From the day of SEO, there is a black hat SEO. I once said that there is no rejection of black hat SEO, it is a lifestyle choice. Many black hats are extremely clever and exceptionally experienced. Their research results, sacrifices and contributions, have contributed to others.
The original black hat was nothing more than self-mutilation such as stacking and hiding keywords on your website. This is all on the ground of their own hands. It is understandable that they bear the consequences and do not interfere with others.
Later, the black hat SEO began to become a bit annoying. Forums, blogs, and message posts have not been used to move manuals on their own sites, but to dump garbage in other people’s homes. But fortunately, it is rubbish, not a bomb. As a person living online, I understand the hardships and pressures of many people. On your own website, you can get some rubbish, so you can put up a message to the plug-in to solve the problem.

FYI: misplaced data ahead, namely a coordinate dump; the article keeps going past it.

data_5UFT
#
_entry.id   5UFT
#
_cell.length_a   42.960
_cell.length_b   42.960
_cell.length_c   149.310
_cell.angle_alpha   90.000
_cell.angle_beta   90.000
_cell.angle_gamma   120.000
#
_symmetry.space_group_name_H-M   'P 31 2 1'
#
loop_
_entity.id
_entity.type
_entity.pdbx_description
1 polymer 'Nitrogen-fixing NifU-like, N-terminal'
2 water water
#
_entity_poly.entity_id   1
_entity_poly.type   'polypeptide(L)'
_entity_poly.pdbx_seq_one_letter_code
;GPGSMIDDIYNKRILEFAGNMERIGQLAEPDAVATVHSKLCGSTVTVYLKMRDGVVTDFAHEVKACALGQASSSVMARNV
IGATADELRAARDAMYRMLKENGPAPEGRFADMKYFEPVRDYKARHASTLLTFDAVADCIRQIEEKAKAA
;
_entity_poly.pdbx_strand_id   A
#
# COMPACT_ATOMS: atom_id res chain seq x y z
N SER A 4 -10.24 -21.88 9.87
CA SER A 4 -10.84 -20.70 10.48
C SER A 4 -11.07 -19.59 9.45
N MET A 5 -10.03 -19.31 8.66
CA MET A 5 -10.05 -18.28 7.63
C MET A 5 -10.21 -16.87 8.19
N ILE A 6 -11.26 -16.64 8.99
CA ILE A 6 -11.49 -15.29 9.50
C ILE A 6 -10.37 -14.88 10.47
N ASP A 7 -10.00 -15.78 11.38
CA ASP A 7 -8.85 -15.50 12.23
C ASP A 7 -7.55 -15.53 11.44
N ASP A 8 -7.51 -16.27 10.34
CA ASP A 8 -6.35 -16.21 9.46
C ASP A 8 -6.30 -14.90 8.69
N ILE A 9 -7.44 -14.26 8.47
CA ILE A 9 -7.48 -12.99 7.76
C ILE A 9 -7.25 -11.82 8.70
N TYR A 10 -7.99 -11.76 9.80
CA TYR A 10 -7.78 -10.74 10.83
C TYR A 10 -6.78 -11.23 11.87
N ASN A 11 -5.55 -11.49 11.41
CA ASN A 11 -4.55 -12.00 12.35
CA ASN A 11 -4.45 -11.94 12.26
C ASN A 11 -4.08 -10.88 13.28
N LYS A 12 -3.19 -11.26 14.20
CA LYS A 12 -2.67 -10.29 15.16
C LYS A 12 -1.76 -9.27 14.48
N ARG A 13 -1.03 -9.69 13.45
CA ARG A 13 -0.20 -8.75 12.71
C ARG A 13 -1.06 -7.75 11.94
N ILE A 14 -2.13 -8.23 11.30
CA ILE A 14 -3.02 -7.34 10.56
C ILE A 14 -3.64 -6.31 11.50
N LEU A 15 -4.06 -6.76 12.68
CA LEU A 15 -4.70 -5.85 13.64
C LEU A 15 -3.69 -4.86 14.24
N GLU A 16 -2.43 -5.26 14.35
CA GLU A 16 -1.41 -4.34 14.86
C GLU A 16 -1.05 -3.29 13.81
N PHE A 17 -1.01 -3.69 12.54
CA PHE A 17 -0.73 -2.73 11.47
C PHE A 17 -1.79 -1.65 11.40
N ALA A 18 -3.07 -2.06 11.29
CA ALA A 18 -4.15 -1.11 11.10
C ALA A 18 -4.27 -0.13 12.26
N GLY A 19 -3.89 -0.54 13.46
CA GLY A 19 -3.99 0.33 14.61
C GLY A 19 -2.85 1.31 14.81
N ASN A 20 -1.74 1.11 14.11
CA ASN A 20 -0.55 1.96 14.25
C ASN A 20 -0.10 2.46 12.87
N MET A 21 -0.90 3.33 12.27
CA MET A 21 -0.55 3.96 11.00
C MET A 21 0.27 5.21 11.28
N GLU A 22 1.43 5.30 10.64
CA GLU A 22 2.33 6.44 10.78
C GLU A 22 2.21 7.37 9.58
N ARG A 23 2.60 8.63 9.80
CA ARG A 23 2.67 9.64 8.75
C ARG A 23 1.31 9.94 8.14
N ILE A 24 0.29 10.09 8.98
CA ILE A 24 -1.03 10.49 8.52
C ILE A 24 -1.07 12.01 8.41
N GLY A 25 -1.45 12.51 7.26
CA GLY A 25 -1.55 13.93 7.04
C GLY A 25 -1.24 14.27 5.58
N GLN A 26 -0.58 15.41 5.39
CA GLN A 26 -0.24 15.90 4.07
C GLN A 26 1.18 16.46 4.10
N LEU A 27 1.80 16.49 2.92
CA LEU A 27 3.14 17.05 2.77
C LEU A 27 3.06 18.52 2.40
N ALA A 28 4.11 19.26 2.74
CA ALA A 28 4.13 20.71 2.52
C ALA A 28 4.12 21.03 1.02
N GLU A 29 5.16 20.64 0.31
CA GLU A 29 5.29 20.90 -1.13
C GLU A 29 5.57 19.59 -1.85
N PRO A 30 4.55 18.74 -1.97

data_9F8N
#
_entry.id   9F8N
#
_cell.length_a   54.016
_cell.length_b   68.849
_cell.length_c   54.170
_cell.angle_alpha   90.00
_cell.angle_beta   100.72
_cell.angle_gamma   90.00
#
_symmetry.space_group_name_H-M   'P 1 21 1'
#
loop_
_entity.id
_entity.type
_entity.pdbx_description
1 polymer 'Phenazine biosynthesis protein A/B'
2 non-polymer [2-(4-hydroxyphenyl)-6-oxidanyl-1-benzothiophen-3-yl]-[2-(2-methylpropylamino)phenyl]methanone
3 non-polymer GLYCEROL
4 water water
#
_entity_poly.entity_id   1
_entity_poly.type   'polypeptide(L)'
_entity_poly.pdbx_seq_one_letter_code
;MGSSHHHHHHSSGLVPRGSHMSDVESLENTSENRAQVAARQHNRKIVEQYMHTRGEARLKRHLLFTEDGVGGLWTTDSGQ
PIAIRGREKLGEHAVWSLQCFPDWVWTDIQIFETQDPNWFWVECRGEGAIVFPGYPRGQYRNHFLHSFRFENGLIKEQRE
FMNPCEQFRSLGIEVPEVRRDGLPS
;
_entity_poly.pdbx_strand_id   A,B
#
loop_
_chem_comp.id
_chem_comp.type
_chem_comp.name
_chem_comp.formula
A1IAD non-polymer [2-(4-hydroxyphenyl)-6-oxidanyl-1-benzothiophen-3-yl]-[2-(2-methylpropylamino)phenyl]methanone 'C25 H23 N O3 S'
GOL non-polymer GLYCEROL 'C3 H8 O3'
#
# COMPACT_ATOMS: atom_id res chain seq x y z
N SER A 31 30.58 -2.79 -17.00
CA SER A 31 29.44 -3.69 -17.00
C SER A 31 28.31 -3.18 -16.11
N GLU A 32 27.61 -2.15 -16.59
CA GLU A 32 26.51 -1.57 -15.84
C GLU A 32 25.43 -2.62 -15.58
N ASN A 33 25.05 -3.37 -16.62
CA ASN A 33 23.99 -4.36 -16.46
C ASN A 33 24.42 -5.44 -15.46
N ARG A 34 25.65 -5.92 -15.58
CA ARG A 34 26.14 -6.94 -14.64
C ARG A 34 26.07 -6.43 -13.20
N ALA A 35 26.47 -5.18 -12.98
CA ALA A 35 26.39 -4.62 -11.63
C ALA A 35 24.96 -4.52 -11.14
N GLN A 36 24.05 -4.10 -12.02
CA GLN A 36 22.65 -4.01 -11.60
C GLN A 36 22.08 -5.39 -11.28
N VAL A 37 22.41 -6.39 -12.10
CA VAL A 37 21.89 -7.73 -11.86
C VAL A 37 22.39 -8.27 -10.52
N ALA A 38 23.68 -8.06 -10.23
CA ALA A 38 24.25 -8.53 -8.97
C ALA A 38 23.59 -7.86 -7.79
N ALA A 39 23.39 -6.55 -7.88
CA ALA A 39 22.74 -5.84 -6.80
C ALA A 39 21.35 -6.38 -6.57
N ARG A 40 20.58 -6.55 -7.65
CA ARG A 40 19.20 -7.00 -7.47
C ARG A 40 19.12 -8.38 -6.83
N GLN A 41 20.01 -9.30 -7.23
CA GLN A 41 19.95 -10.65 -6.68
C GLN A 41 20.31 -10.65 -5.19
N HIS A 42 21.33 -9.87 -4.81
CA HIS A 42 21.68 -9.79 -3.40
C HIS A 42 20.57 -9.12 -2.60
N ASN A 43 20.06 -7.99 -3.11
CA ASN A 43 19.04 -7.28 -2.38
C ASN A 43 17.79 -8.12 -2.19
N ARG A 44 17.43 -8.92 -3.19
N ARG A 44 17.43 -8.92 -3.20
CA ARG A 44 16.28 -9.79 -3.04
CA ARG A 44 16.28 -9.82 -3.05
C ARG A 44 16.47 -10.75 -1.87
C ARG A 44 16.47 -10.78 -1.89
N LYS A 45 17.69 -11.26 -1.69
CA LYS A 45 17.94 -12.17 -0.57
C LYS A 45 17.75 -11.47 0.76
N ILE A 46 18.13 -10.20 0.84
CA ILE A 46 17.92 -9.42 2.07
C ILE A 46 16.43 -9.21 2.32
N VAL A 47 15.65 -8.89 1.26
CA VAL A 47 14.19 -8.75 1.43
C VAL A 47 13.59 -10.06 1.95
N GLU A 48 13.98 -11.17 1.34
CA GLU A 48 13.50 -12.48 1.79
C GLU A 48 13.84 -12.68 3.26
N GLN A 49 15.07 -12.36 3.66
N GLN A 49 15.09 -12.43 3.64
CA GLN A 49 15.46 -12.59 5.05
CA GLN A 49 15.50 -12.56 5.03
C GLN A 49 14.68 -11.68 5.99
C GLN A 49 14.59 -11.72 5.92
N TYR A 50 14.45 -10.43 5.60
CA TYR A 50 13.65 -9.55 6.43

But in the past year, Black Hat has developed into a hacker. It’s not rubbish but bombs that go to other people’s websites, which starts to cause concern.
Matt Cutts mentioned in a video a few days ago that they have noticed the latest trends in Black Hat SEO. Black Hat SEO is no longer a spam message, but uses website security vulnerabilities, such as malicious use of open steering, and the establishment of unauthorized subdomains in other authoritative domain names. I believe that Matt Cutts’ anti-spam attention has also shifted from spam to these so-called SEOs based on hacking techniques.
In the forum, I often see things that are blacked out on other people’s websites. Search engine engineers are not stupid, they all know this trend.
Researching algorithms to eliminate these spam sites is a matter of search engines. But from the perspective of a person who lives on the Internet, I still advise you not to cross this red line. This is already doing illegal things. You can try black hats for SEO, but don’t make hackers and then make mafia.